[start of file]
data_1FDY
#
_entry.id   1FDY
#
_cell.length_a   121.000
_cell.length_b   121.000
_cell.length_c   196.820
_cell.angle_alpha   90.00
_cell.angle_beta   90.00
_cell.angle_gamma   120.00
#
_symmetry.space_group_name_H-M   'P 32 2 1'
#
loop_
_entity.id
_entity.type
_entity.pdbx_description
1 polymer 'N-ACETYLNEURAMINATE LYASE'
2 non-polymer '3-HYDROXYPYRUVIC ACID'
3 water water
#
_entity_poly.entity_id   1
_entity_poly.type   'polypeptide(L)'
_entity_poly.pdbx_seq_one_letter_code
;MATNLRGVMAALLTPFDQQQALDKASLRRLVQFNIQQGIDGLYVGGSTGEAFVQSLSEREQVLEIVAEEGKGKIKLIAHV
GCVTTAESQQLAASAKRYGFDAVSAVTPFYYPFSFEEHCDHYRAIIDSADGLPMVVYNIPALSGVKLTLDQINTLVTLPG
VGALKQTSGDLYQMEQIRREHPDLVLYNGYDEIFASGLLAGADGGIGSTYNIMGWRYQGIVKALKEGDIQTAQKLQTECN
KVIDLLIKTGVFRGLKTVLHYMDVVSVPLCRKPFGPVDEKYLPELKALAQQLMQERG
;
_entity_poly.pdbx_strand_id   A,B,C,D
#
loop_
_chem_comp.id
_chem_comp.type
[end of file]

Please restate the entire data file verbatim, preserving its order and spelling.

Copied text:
data_1FDY
#
_entry.id   1FDY
#
_cell.length_a   121.000
_cell.length_b   121.000
_cell.length_c   196.820
_cell.angle_alpha   90.00
_cell.angle_beta   90.00
_cell.angle_gamma   120.00
#
_symmetry.space_group_name_H-M   'P 32 2 1'
#
loop_
_entity.id
_entity.type
_entity.pdbx_description
1 polymer 'N-ACETYLNEURAMINATE LYASE'
2 non-polymer '3-HYDROXYPYRUVIC ACID'
3 water water
#
_entity_poly.entity_id   1
_entity_poly.type   'polypeptide(L)'
_entity_poly.pdbx_seq_one_letter_code
;MATNLRGVMAALLTPFDQQQALDKASLRRLVQFNIQQGIDGLYVGGSTGEAFVQSLSEREQVLEIVAEEGKGKIKLIAHV
GCVTTAESQQLAASAKRYGFDAVSAVTPFYYPFSFEEHCDHYRAIIDSADGLPMVVYNIPALSGVKLTLDQINTLVTLPG
VGALKQTSGDLYQMEQIRREHPDLVLYNGYDEIFASGLLAGADGGIGSTYNIMGWRYQGIVKALKEGDIQTAQKLQTECN
KVIDLLIKTGVFRGLKTVLHYMDVVSVPLCRKPFGPVDEKYLPELKALAQQLMQERG
;
_entity_poly.pdbx_strand_id   A,B,C,D
#
loop_
_chem_comp.id
_chem_comp.type